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Depression: How to recognize and deal with it



Javier Fiz Pérez - published on 03/30/18

It's more than just "feeling blue" for a day or two.

Depression can be described as feelings of sadness, melancholy, unhappiness, or dejection. Experiencing these moods for a few short periods or in specific circumstances is absolutely normal; however, when we speak about clinical depression, we are referring to a mood disorder in which feelings of sadness, loss, anger, or frustration interfere with daily life during periods of weeks or months.

Depression can appear at any age, affecting older adults as well as young adults and adolescents. During each stage of life, it has different symptoms; children, for example, will experience lower performance at school.

Symptoms of depression include:

  • Irritability or low mood the majority of the time
  • Insomnia or excessive sleepiness
  • A significant change in appetite, often with weight loss or gain
  • Tiredness and lethargy
  • Feelings of uselessness, self-hate, and guilt
  • Difficulty concentrating
  • Unusually slow or rapid movements
  • Inactivity and retreating from habitual activities
  • Feelings of despair and abandonment
  • Repetitive thoughts of death or suicide
  • Loss of pleasure and interest in activities that usually bring happiness
  • Disinterest in intimacy and sex life with one’s spouse

The principal kinds of depression include:

Major depression: When the feelings of sadness, loss, anger, or frustration interfere with daily life for weeks or even longer periods of time.

Persistent depressive disorder: A state of depression lasting for two years or longer. During this period of time, the depressed person may have bouts of major depression, as well as periods during which the symptoms are less pronounced.


Read more:
How the language we use contributes to depression and anxiety

Other common forms of depression include:

Postpartum depression: Many women feel somewhat depressed after giving birth, but true postpartum depression is more intense and includes the symptoms of major depression.

Premenstrual Dysphoric Disorder (PMDD): Depressive symptoms which occur a week before menstruation and then disappear afterwards.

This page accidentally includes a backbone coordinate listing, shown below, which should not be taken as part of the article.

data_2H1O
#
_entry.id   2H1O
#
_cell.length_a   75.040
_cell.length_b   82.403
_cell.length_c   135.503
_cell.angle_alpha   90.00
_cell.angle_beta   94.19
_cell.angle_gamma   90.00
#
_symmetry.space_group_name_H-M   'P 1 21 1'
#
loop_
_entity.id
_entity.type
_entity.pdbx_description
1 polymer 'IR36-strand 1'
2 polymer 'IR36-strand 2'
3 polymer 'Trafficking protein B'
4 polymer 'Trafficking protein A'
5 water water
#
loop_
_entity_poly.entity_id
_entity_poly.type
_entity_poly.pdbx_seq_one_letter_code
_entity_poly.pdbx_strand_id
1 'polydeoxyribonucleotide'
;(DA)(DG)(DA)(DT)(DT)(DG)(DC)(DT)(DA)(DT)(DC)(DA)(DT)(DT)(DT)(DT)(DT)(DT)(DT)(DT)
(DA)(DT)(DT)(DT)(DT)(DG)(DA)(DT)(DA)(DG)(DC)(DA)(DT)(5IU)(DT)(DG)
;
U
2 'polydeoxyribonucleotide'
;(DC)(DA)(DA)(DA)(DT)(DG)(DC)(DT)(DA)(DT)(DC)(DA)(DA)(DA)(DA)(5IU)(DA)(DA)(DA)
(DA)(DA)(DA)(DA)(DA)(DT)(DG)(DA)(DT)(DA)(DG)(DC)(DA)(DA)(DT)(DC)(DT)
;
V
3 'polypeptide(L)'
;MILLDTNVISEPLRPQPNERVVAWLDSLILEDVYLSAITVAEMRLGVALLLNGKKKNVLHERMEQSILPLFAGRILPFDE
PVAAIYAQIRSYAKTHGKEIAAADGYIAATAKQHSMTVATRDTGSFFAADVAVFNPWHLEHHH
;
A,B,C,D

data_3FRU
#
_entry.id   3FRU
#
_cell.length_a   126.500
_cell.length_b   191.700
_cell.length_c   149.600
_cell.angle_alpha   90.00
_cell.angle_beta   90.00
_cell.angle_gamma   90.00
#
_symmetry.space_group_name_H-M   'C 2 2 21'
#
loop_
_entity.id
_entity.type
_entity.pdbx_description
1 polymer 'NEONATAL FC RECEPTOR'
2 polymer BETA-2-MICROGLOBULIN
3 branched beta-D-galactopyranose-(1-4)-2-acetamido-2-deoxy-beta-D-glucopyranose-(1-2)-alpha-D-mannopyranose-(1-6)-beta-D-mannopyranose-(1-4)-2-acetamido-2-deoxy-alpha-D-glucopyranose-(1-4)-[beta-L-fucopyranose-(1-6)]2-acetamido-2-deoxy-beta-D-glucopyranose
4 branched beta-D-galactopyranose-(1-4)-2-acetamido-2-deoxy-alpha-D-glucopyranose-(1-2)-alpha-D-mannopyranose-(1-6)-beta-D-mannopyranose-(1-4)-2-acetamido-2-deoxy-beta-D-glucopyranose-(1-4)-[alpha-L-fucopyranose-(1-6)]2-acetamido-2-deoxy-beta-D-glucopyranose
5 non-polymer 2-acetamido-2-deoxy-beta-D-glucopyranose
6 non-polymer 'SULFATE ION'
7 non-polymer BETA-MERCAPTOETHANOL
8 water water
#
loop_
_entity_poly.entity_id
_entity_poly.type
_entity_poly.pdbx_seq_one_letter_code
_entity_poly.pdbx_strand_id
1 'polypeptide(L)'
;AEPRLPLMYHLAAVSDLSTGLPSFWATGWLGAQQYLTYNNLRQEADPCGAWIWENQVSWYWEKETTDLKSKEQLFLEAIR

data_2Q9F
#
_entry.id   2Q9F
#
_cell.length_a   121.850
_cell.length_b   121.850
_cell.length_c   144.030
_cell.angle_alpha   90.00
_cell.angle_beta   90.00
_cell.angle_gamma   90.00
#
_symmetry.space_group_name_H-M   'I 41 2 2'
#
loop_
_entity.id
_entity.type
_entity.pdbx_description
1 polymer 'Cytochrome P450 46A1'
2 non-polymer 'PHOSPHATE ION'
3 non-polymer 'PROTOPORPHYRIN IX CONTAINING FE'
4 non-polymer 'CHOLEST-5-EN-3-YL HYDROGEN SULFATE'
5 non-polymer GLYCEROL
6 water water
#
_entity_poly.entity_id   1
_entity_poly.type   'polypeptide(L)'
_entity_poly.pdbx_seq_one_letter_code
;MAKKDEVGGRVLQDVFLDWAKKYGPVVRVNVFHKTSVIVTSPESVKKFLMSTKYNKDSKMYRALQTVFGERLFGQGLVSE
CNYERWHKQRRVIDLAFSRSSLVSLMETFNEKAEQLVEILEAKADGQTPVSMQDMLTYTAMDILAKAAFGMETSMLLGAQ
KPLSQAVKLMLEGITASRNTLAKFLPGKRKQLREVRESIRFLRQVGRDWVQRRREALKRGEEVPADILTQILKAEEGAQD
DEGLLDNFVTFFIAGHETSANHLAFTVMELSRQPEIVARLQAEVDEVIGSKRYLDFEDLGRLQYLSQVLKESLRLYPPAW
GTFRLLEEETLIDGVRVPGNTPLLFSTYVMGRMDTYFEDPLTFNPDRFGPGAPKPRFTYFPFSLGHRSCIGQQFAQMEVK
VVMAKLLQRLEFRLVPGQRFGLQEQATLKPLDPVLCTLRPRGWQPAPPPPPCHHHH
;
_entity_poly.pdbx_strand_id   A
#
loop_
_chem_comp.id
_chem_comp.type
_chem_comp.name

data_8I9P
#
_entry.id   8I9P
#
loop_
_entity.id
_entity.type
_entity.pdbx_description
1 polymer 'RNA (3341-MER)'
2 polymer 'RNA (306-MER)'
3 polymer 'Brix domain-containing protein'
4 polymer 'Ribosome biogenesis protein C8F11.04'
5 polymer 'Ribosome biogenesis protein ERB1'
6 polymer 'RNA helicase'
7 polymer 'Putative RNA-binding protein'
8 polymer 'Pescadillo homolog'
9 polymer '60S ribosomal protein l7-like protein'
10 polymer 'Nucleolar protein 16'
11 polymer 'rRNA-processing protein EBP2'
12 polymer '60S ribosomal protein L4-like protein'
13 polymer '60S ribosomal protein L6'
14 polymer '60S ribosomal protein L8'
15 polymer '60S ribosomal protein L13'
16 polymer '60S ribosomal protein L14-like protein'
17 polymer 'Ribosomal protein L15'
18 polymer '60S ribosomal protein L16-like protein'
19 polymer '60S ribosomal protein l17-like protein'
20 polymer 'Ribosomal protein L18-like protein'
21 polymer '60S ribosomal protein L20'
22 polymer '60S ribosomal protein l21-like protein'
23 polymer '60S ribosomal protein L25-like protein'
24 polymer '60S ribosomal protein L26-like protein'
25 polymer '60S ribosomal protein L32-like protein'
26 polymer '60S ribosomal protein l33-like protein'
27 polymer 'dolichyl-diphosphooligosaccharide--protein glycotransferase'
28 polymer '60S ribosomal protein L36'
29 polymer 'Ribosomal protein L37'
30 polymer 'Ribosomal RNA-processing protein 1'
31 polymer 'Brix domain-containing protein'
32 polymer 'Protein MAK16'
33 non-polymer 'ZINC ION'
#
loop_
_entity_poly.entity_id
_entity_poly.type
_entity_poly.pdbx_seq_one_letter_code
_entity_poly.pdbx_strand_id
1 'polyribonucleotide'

Seasonal Affective Disorder (SAD): This occurs most frequently during the seasons of autumn and winter, and disappears during the spring and summer, probably due to the lack of sunlight.

Major Depression with Psychotic Features: When a person suffers from depression accompanied by a lack of contact with reality (psychosis).

The best remedy, when there are no underlying biological problems, is prevention.

One of the best antidotes for depression is action; when we keep up a certain level of activity, we feel useful and we acquire a certain sensation of control over our life. For this reason, it is of vital importance for all of us, regardless of our life circumstances, to reserve a certain space each day for doing things we enjoy, that help us to disconnect from our automatic day-to-day rhythm and spend some peaceful time with ourselves.

One problem that depressed people tend to experience is that they have lost the capacity for enjoyment; the things that they used to be passionate about no longer matter to them at all. As a consequence, when you ask them to name some activities that they enjoy, they don’t know what to say. Healthy balance in life is a good foundation for prevention.

Some advice for what to do so that moments of sadness don’t tend towards depression:

  • Have hobbies, and engage in them as often as you can.
  • Set goals for yourself and fight to achieve them: it will make you feel alive.
  • No matter what happens, don’t forget to set some time aside for yourself and for you to do what you enjoy.
  • Don’t allow your mood to determine your level of activity.

To conclude, it’s important to distinguish between clinical (pathological) depression and assorted related disorders, and normal moments of particular discouragement or superficial depression. When dealing with serious situations of dysfunction, the best solution is to go to a mental health professional for help as soon as possible. Underlying medical conditions can create terrible symptoms of depression, and — like any other disease — they can only be properly treated by a doctor: in this case, a psychiatrist and/or psychotherapist.

However, depression can also be favored or impeded by circumstances in our lives, so there are preventative steps we can take to help keep a healthy balance in our emotions and activities. Our life is in our hands because we have received the gift of freedom. We have the responsibility of living in the most positive way possible, always pursuing our goals and ideals, and seeking out the help we need to do so.

The Holy Eucharist and map of Middle Earth

Read more:
J.R.R. Tolkien’s epic cure for frustration, depression, and doubt

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